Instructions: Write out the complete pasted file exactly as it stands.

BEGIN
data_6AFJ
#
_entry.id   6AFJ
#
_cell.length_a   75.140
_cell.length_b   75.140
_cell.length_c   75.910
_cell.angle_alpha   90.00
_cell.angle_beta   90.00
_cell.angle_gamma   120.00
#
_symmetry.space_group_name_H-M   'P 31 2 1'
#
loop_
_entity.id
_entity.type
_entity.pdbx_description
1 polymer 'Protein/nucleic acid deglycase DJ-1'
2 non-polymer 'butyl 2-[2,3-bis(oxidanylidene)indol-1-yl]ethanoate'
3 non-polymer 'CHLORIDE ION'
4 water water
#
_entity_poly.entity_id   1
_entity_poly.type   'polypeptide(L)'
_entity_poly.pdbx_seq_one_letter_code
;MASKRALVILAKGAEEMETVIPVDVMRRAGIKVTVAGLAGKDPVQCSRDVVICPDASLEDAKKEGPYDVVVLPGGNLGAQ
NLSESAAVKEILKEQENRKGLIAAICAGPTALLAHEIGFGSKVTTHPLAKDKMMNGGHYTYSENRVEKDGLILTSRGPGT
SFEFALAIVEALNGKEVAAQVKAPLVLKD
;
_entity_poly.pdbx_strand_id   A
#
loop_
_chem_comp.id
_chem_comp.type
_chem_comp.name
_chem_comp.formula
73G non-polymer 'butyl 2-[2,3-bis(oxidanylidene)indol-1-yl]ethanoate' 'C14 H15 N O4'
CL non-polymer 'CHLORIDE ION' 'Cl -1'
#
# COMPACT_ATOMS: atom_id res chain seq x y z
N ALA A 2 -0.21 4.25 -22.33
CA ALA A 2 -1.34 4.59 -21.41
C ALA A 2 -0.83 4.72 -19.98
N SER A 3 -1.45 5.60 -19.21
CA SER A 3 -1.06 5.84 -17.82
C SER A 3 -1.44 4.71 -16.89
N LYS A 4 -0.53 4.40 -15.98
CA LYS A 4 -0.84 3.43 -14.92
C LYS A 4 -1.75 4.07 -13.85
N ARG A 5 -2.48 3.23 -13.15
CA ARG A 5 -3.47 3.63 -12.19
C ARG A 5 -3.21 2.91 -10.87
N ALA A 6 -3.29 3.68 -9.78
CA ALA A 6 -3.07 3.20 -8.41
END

data_6AFJ
#
_entry.id   6AFJ
#
_cell.length_a   75.140
_cell.length_b   75.140
_cell.length_c   75.910
_cell.angle_alpha   90.00
_cell.angle_beta   90.00
_cell.angle_gamma   120.00
#
_symmetry.space_group_name_H-M   'P 31 2 1'
#
loop_
_entity.id
_entity.type
_entity.pdbx_description
1 polymer 'Protein/nucleic acid deglycase DJ-1'
2 non-polymer 'butyl 2-[2,3-bis(oxidanylidene)indol-1-yl]ethanoate'
3 non-polymer 'CHLORIDE ION'
4 water water
#
_entity_poly.entity_id   1
_entity_poly.type   'polypeptide(L)'
_entity_poly.pdbx_seq_one_letter_code
;MASKRALVILAKGAEEMETVIPVDVMRRAGIKVTVAGLAGKDPVQCSRDVVICPDASLEDAKKEGPYDVVVLPGGNLGAQ
NLSESAAVKEILKEQENRKGLIAAICAGPTALLAHEIGFGSKVTTHPLAKDKMMNGGHYTYSENRVEKDGLILTSRGPGT
SFEFALAIVEALNGKEVAAQVKAPLVLKD
;
_entity_poly.pdbx_strand_id   A
#
loop_
_chem_comp.id
_chem_comp.type
_chem_comp.name
_chem_comp.formula
73G non-polymer 'butyl 2-[2,3-bis(oxidanylidene)indol-1-yl]ethanoate' 'C14 H15 N O4'
CL non-polymer 'CHLORIDE ION' 'Cl -1'
#
# COMPACT_ATOMS: atom_id res chain seq x y z
N ALA A 2 -0.21 4.25 -22.33
CA ALA A 2 -1.34 4.59 -21.41
C ALA A 2 -0.83 4.72 -19.98
N SER A 3 -1.45 5.60 -19.21
CA SER A 3 -1.06 5.84 -17.82
C SER A 3 -1.44 4.71 -16.89
N LYS A 4 -0.53 4.40 -15.98
CA LYS A 4 -0.84 3.43 -14.92
C LYS A 4 -1.75 4.07 -13.85
N ARG A 5 -2.48 3.23 -13.15
CA ARG A 5 -3.47 3.63 -12.19
C ARG A 5 -3.21 2.91 -10.87
N ALA A 6 -3.29 3.68 -9.78
CA ALA A 6 -3.07 3.20 -8.41